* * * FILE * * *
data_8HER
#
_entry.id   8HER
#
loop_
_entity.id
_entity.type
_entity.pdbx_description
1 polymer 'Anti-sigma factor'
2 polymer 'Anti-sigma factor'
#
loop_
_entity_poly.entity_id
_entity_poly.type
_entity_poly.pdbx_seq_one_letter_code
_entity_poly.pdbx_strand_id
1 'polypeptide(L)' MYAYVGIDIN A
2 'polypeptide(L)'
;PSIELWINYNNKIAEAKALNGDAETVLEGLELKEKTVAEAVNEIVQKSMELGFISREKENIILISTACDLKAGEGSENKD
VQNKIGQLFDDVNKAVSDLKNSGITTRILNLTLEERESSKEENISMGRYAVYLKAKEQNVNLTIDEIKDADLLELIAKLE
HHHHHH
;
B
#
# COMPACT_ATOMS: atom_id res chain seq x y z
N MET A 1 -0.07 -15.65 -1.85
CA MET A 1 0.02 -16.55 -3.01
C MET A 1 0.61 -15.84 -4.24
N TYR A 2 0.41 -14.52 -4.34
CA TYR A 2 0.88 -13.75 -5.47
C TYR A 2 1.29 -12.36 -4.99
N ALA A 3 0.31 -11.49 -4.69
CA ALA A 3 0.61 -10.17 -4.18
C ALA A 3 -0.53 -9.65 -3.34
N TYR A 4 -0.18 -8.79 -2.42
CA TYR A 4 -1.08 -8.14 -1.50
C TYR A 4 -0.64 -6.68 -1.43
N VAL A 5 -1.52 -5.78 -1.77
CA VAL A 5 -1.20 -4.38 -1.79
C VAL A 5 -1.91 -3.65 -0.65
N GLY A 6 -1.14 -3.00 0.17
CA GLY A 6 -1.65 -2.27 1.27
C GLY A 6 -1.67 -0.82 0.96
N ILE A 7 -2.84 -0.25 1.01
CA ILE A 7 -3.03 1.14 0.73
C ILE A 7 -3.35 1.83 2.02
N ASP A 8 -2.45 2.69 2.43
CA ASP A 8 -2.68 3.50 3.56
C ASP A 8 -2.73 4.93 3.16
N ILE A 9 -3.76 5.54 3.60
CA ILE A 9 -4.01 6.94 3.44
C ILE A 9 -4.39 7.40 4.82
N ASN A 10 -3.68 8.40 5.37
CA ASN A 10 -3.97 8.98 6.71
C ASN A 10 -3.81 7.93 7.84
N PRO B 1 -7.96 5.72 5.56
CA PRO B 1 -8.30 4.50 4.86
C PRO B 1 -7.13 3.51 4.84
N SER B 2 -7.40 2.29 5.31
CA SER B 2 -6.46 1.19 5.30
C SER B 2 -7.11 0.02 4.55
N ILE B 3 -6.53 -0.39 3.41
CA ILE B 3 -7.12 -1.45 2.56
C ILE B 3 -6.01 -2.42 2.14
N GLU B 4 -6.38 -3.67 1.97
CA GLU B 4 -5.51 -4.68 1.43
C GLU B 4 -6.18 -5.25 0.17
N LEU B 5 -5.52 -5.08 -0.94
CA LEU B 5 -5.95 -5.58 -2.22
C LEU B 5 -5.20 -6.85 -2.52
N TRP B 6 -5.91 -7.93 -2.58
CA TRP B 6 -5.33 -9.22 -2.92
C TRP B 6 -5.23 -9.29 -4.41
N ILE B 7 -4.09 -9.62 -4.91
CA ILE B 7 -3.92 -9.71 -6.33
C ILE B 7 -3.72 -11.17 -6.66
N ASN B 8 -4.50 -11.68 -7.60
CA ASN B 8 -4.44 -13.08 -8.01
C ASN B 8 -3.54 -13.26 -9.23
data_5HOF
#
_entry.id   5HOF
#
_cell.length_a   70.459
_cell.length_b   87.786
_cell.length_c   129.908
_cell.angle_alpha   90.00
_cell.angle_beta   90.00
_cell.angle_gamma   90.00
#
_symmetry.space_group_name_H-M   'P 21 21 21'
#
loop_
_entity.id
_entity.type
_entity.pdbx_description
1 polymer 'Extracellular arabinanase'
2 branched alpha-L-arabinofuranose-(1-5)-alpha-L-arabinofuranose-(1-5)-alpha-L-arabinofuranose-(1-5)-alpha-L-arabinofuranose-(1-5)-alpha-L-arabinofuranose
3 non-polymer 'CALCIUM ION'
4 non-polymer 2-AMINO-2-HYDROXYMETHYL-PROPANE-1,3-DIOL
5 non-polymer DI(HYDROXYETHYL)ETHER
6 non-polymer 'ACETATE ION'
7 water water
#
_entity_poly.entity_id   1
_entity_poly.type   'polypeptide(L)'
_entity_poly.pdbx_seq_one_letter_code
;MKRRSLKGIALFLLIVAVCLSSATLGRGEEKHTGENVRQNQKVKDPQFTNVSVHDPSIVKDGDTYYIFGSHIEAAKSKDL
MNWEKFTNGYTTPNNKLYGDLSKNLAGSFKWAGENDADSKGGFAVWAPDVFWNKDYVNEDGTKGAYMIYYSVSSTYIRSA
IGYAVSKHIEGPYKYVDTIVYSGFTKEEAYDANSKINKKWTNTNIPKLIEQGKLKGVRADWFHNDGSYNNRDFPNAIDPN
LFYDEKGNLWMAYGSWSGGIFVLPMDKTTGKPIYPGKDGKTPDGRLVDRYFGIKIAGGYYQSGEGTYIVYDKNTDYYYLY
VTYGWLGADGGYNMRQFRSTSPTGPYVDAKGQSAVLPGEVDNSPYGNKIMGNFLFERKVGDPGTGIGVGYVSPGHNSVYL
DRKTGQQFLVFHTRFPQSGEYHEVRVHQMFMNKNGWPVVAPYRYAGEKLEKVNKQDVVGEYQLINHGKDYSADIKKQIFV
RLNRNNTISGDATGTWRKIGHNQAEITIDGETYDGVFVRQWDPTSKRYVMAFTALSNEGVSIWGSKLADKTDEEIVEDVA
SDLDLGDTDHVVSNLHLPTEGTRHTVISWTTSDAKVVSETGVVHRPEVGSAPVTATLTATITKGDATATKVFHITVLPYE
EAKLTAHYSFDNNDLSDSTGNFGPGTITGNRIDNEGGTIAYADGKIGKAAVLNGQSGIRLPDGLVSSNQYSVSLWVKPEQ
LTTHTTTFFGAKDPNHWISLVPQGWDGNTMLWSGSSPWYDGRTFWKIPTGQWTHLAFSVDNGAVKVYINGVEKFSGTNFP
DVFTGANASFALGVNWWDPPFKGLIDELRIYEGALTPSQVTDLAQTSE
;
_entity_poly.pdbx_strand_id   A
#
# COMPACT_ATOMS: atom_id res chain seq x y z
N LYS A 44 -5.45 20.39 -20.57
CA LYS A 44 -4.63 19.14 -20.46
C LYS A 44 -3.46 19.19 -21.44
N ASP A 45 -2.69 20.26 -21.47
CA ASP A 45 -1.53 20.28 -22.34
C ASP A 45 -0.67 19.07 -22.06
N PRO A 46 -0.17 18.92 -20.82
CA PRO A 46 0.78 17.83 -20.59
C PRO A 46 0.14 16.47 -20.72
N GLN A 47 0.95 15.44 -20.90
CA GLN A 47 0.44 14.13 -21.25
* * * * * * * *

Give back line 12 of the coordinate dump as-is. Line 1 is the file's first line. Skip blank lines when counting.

loop_